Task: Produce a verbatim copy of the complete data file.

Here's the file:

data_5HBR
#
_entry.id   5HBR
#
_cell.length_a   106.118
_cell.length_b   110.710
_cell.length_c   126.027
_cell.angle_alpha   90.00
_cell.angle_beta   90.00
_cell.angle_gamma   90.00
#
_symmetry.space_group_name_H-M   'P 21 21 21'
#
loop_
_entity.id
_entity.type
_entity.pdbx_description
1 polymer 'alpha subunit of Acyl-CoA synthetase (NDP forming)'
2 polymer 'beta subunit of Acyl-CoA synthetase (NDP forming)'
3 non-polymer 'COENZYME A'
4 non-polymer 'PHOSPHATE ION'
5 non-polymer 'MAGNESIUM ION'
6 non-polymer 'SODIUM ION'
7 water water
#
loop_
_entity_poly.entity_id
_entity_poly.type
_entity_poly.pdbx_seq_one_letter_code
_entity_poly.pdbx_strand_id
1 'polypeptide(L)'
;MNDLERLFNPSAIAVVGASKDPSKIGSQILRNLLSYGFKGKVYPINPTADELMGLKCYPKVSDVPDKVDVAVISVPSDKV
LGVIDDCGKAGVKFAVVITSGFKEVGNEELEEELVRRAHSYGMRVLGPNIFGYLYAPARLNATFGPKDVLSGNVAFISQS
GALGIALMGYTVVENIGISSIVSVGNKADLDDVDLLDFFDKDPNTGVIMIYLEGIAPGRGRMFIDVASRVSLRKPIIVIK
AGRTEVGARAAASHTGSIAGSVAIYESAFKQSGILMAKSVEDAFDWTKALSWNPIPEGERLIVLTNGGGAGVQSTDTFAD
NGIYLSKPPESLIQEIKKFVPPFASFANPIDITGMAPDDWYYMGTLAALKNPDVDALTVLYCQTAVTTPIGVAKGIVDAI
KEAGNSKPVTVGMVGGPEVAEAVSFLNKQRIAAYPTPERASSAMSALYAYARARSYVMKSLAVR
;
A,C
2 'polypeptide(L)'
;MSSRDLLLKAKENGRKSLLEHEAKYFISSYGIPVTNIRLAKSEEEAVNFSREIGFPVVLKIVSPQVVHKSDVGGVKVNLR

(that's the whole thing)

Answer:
data_5HBR
#
_entry.id   5HBR
#
_cell.length_a   106.118
_cell.length_b   110.710
_cell.length_c   126.027
_cell.angle_alpha   90.00
_cell.angle_beta   90.00
_cell.angle_gamma   90.00
#
_symmetry.space_group_name_H-M   'P 21 21 21'
#
loop_
_entity.id
_entity.type
_entity.pdbx_description
1 polymer 'alpha subunit of Acyl-CoA synthetase (NDP forming)'
2 polymer 'beta subunit of Acyl-CoA synthetase (NDP forming)'
3 non-polymer 'COENZYME A'
4 non-polymer 'PHOSPHATE ION'
5 non-polymer 'MAGNESIUM ION'
6 non-polymer 'SODIUM ION'
7 water water
#
loop_
_entity_poly.entity_id
_entity_poly.type
_entity_poly.pdbx_seq_one_letter_code
_entity_poly.pdbx_strand_id
1 'polypeptide(L)'
;MNDLERLFNPSAIAVVGASKDPSKIGSQILRNLLSYGFKGKVYPINPTADELMGLKCYPKVSDVPDKVDVAVISVPSDKV
LGVIDDCGKAGVKFAVVITSGFKEVGNEELEEELVRRAHSYGMRVLGPNIFGYLYAPARLNATFGPKDVLSGNVAFISQS
GALGIALMGYTVVENIGISSIVSVGNKADLDDVDLLDFFDKDPNTGVIMIYLEGIAPGRGRMFIDVASRVSLRKPIIVIK
AGRTEVGARAAASHTGSIAGSVAIYESAFKQSGILMAKSVEDAFDWTKALSWNPIPEGERLIVLTNGGGAGVQSTDTFAD
NGIYLSKPPESLIQEIKKFVPPFASFANPIDITGMAPDDWYYMGTLAALKNPDVDALTVLYCQTAVTTPIGVAKGIVDAI
KEAGNSKPVTVGMVGGPEVAEAVSFLNKQRIAAYPTPERASSAMSALYAYARARSYVMKSLAVR
;
A,C
2 'polypeptide(L)'
;MSSRDLLLKAKENGRKSLLEHEAKYFISSYGIPVTNIRLAKSEEEAVNFSREIGFPVVLKIVSPQVVHKSDVGGVKVNLR